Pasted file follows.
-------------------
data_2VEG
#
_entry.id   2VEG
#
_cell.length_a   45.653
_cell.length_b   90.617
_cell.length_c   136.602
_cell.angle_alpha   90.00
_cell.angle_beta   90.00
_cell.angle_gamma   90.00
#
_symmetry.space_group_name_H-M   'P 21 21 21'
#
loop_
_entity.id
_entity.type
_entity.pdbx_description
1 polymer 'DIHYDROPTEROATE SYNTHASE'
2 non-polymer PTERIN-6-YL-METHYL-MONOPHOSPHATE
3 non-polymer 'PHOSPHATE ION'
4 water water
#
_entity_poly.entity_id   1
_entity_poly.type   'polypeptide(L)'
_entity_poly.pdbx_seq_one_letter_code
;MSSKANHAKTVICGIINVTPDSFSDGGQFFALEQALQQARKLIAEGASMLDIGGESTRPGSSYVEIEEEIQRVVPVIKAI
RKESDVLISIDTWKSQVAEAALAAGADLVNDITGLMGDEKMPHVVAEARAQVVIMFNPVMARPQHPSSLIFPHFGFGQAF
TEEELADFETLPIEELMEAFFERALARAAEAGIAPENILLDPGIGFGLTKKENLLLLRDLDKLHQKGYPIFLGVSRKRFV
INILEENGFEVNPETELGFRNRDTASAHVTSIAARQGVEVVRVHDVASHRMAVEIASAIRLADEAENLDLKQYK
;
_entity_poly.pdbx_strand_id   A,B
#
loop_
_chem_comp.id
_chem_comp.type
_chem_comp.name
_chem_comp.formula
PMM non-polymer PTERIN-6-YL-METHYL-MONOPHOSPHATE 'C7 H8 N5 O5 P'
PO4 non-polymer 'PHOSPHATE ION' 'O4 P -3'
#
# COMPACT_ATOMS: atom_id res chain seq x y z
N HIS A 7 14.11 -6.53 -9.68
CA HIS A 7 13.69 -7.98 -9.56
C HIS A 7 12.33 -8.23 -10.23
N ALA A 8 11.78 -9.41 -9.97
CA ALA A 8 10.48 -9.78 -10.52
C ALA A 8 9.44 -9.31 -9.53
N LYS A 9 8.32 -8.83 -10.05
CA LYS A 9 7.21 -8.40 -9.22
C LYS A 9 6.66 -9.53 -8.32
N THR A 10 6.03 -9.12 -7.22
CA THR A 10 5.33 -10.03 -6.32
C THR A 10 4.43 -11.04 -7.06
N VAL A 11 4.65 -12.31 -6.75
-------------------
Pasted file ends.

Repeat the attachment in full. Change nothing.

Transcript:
data_2VEG
#
_entry.id   2VEG
#
_cell.length_a   45.653
_cell.length_b   90.617
_cell.length_c   136.602
_cell.angle_alpha   90.00
_cell.angle_beta   90.00
_cell.angle_gamma   90.00
#
_symmetry.space_group_name_H-M   'P 21 21 21'
#
loop_
_entity.id
_entity.type
_entity.pdbx_description
1 polymer 'DIHYDROPTEROATE SYNTHASE'
2 non-polymer PTERIN-6-YL-METHYL-MONOPHOSPHATE
3 non-polymer 'PHOSPHATE ION'
4 water water
#
_entity_poly.entity_id   1
_entity_poly.type   'polypeptide(L)'
_entity_poly.pdbx_seq_one_letter_code
;MSSKANHAKTVICGIINVTPDSFSDGGQFFALEQALQQARKLIAEGASMLDIGGESTRPGSSYVEIEEEIQRVVPVIKAI
RKESDVLISIDTWKSQVAEAALAAGADLVNDITGLMGDEKMPHVVAEARAQVVIMFNPVMARPQHPSSLIFPHFGFGQAF
TEEELADFETLPIEELMEAFFERALARAAEAGIAPENILLDPGIGFGLTKKENLLLLRDLDKLHQKGYPIFLGVSRKRFV
INILEENGFEVNPETELGFRNRDTASAHVTSIAARQGVEVVRVHDVASHRMAVEIASAIRLADEAENLDLKQYK
;
_entity_poly.pdbx_strand_id   A,B
#
loop_
_chem_comp.id
_chem_comp.type
_chem_comp.name
_chem_comp.formula
PMM non-polymer PTERIN-6-YL-METHYL-MONOPHOSPHATE 'C7 H8 N5 O5 P'
PO4 non-polymer 'PHOSPHATE ION' 'O4 P -3'
#
# COMPACT_ATOMS: atom_id res chain seq x y z
N HIS A 7 14.11 -6.53 -9.68
CA HIS A 7 13.69 -7.98 -9.56
C HIS A 7 12.33 -8.23 -10.23
N ALA A 8 11.78 -9.41 -9.97
CA ALA A 8 10.48 -9.78 -10.52
C ALA A 8 9.44 -9.31 -9.53
N LYS A 9 8.32 -8.83 -10.05
CA LYS A 9 7.21 -8.40 -9.22
C LYS A 9 6.66 -9.53 -8.32
N THR A 10 6.03 -9.12 -7.22
CA THR A 10 5.33 -10.03 -6.32
C THR A 10 4.43 -11.04 -7.06
N VAL A 11 4.65 -12.31 -6.75